Aaron Judge walk-off HR gives Yankees thrilling comeback win

The plan in the bottom of the ninth was simple, according to Jose Trevino: Get Aaron Judge to the plate.

If the Yankees did that, they’d figure to be in position to at least tie — or win — the game.

As has been the case all year, Judge again did not disappoint.

The outfielder, whose decision to not sign an extension before Opening Day is looking better by the day, delivered a game-winning, three-run homer Tuesday to beat the Blue Jays, 6-5.

It sent the Yankee Stadium crowd into a frenzy and gave the Yankees their 14th win in 16 games on what was a wild night in The Bronx between the AL East foes that figure to be battling all season.

“Just trying to do my job up there,” Judge said of the final at-bat. “Try to get a pitch I could drive.”

A hanging slider from Jordan Romano did the trick, as Judge turned on it and sent it into the second deck in the left field for his first career walk-off homer.

Aaron Judge (left) is mobbed by teammates after he belted the game-winning three-run homer in the ninth inning of the Yankees' 6-5 win over the Blue Jays.
Aaron Judge (left) is mobbed by teammates after he belted the game-winning three-run homer in the ninth inning of the Yankees’ 6-5 win over the Blue Jays.
NY Post: Charles Wenzelberg

The rally started off Romano, when Jose Trevino and DJ LeMahieu drew a pair of one-out walks, as the right-hander struggled with his command.

Judge took care of they rest.

“I’m glad it was [Judge] walking up there,” said Aaron Boone, who noted the wind had been knocking balls down all night.

“He just said, ‘Forget the wind, I’ll just hit it to the second deck.’ ”

Earlier, the rivalry was ratcheted up a bit, when tempers flared.

After Giancarlo Stanton’s three-run blast broke up Yusei Kikuchi’s no-hit bid in the sixth to tie the game, Josh Donaldson was drilled by Yimi Garcia, leading to Garcia’s ejection, as well as that of Blue Jays pitching coach Pete Walker.

But when Jonathan Loaisiga went up and in to Bo Bichette an inning later and no punishment was levied, Toronto manager Charlie Montoyo got tossed.

Blue Jays manager Charlie Montoyo argues with the umpires after relief pitcher Yii Gracia and pitching coach Pete Walker were ejected in the sixth inning after Josh Donaldson was plunked.
Blue Jays manager Charlie Montoyo argues with the umpires after relief pitcher Yii Gracia and pitching coach Pete Walker were ejected in the sixth inning after Josh Donaldson was plunked.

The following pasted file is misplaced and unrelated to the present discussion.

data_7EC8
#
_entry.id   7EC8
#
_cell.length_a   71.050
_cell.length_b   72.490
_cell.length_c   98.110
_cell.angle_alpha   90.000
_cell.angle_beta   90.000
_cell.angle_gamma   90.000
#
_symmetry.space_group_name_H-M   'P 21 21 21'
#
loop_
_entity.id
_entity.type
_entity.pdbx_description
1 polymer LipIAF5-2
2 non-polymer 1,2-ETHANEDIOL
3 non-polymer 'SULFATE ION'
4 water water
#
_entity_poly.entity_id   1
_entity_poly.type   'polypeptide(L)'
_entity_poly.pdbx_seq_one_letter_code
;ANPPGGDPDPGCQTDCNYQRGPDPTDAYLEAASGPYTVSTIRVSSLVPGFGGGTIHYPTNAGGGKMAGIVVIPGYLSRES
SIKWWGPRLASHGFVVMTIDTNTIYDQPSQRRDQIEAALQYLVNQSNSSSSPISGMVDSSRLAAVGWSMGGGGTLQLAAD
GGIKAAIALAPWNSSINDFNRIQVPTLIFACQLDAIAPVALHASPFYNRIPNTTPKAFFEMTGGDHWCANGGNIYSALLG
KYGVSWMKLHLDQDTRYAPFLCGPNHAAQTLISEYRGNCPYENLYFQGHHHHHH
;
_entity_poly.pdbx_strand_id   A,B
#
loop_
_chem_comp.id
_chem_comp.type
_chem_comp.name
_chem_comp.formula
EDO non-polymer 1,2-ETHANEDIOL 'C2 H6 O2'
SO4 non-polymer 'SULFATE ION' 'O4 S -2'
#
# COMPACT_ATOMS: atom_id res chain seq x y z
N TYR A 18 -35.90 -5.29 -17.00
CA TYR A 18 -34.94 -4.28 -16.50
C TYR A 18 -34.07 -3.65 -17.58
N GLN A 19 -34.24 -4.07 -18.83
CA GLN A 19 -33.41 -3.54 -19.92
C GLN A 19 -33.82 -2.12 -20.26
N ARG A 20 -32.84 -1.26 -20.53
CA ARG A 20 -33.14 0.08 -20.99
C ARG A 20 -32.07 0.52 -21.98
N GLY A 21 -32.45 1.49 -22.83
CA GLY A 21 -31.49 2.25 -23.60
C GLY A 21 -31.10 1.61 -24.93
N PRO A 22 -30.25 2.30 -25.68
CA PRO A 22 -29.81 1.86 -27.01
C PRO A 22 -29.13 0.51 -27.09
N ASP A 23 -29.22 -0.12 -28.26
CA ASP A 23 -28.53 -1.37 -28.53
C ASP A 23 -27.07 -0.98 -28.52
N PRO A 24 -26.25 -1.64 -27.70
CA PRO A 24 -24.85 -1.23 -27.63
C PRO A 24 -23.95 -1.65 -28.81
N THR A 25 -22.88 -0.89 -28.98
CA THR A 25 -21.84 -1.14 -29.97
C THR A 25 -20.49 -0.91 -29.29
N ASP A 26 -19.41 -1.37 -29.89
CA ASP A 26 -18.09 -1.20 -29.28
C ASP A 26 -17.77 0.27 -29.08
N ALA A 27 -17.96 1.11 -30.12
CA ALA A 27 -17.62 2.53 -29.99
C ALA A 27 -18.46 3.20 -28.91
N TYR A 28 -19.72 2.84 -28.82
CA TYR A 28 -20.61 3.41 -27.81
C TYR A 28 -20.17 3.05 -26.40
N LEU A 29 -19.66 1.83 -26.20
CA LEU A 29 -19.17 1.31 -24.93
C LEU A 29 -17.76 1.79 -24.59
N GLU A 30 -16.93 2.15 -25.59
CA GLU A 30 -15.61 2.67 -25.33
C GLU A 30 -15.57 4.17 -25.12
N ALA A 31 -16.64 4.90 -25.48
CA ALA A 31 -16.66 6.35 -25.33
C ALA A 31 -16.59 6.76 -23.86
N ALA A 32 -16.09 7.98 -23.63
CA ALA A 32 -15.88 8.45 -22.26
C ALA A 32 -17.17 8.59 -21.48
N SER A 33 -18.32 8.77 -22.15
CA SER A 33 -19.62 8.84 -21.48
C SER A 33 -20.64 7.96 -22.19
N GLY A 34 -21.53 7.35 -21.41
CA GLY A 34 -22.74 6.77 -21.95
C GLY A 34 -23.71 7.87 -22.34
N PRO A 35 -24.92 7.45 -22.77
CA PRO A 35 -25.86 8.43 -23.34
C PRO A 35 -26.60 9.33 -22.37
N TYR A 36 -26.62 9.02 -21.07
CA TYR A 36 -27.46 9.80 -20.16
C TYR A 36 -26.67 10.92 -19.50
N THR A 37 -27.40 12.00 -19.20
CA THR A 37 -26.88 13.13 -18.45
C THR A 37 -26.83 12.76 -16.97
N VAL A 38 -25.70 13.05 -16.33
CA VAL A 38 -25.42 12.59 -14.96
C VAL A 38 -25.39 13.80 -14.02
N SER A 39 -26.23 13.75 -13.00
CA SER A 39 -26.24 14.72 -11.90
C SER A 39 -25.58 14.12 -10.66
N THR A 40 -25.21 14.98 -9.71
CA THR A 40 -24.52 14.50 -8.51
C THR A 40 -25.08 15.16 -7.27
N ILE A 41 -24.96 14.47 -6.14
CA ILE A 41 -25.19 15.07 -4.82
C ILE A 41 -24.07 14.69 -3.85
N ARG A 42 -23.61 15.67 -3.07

Charles Wenzelberg/New York Po

Toronto went ahead again in the eighth when Loaisiga walked Vladimir Guerrero Jr. to start the inning.

Chad Green, who hadn’t pitched since May 2, entered and struck out Teoscar Hernandez, but Lourdes Gurriel Jr. followed with a double to left to drive in Guerrero and put the Blue Jays up by a run. Gurriel scored on an Alejandro Kirk sacrifice fly.

The Yankees’ offense, which had scored just six runs over the previous four games, was silent early on, as Kikuchi at one point retired a dozen in a row.

Giancarlo Stanton celebrates after belting a three-run homer in the sixth inning of the Yankees' comeback win.
Giancarlo Stanton celebrates after belting a three-run homer in the sixth inning of the Yankees’ comeback win.
NY Post: Charles Wenzelberg

LeMahieu started the bottom of the sixth with a double and Judge followed with a single.

After an Anthony Rizzo fly out ended Kikuchi’s night, Stanton homered off Garcia into the short porch in right field to tie the game.

Garcia then hit Donaldson with a 94 mph fastball.

Garcia’s ejection was not preceded by a warning after Miguel Castro hit Gurriel to open the top of the sixth.

Things didn’t settle down in the seventh when Loaisiga threw a pitch close to Bichette with one out, leading to Montoyo’s ejection by home-plate umpire Lance Barrett.

Loaisiga got Bichette to ground into an inning-ending double play.

The ending overshadowed an up-and-down outing by Luis Severino, who gave up three runs in the first two innings and his pitch count got up to 65.

After nearly being yanked, Severino settled down and pitched into the fifth — retiring nine in a row at one point.

He even told Boone to stay in the dugout when the manager was contemplating coming to the mound.

“That was a heavyweight game in May,” Boone said. “I would say that even if we lost.”

This year, though, that hasn’t often been an issue.

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